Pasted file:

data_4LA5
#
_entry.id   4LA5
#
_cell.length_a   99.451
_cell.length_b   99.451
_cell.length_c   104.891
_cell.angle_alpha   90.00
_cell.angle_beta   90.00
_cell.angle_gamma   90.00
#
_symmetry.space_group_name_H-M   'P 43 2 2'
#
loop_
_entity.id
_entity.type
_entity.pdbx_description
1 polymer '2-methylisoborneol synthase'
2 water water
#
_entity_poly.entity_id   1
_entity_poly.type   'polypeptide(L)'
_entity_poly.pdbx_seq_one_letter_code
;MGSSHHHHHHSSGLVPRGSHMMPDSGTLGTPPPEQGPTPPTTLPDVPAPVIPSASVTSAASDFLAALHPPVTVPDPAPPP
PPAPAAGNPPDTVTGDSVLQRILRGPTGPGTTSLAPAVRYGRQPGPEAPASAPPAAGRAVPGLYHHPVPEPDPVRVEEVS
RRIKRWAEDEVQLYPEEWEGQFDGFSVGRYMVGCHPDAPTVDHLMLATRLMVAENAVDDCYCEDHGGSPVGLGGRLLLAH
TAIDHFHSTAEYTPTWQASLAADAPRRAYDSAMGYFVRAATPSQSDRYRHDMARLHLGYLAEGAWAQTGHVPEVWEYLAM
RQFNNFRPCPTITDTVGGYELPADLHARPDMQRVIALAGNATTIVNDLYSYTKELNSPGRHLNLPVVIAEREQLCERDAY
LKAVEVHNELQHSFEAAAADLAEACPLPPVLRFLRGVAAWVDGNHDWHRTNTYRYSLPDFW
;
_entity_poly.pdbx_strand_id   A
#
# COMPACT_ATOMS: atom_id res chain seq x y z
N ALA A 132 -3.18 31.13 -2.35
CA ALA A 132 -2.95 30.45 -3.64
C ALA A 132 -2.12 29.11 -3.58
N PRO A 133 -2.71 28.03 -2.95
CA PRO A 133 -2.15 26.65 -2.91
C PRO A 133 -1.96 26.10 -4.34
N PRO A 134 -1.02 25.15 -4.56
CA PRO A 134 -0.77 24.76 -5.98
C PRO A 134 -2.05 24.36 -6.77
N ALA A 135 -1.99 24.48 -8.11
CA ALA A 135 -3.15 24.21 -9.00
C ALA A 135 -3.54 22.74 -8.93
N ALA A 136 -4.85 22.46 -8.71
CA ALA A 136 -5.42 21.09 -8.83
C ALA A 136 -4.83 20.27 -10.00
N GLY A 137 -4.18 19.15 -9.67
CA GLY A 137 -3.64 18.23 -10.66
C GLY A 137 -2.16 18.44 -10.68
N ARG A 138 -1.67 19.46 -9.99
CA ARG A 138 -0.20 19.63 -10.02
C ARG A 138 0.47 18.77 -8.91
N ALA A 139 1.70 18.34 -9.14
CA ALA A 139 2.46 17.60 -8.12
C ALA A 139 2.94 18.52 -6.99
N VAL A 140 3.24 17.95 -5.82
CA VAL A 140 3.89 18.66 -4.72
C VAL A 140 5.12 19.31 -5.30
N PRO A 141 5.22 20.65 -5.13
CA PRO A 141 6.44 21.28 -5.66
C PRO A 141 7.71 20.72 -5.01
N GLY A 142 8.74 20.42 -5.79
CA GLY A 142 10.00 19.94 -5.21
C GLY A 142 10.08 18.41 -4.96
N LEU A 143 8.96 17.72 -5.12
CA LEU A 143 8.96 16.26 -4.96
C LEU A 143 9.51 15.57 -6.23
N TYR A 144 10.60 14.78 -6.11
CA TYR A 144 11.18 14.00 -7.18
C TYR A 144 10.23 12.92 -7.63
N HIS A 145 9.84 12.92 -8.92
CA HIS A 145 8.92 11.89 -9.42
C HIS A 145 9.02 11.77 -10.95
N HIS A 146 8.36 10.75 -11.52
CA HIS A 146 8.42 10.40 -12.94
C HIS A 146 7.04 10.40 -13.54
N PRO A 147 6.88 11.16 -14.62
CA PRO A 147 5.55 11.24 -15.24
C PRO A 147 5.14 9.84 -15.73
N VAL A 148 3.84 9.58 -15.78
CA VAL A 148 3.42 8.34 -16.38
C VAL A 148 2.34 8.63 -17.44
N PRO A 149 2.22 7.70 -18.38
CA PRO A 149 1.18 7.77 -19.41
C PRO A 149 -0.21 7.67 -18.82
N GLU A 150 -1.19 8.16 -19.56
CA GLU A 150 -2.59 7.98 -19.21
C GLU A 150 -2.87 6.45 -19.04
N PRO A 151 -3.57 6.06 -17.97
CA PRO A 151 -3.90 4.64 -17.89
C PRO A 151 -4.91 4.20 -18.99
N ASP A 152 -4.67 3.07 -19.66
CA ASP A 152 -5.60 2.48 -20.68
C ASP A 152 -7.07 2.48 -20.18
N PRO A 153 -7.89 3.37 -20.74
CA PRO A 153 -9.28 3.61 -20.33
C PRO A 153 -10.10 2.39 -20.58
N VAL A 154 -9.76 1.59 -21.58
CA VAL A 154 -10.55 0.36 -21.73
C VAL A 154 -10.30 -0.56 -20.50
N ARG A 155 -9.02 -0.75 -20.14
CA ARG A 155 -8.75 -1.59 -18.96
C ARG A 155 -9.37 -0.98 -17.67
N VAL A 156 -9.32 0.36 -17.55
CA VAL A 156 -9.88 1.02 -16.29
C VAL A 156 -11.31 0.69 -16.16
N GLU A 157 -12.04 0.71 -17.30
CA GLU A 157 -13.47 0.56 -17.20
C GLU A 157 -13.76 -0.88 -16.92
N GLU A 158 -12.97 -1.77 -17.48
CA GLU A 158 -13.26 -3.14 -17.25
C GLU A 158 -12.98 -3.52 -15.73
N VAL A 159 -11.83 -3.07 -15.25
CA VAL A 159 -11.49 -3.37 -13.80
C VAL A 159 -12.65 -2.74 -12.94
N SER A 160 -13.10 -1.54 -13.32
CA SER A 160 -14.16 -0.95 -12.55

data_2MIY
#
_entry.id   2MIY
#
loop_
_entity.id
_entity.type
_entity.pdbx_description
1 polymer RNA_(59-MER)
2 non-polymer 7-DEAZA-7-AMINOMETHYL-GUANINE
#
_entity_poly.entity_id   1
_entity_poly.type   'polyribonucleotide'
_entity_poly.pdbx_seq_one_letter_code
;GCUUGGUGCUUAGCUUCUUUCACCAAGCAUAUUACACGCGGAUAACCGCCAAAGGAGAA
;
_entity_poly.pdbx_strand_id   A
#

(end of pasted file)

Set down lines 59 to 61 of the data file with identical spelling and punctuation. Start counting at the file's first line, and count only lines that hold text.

CA VAL A 140 3.89 18.66 -4.72
C VAL A 140 5.12 19.31 -5.30
N PRO A 141 5.22 20.65 -5.13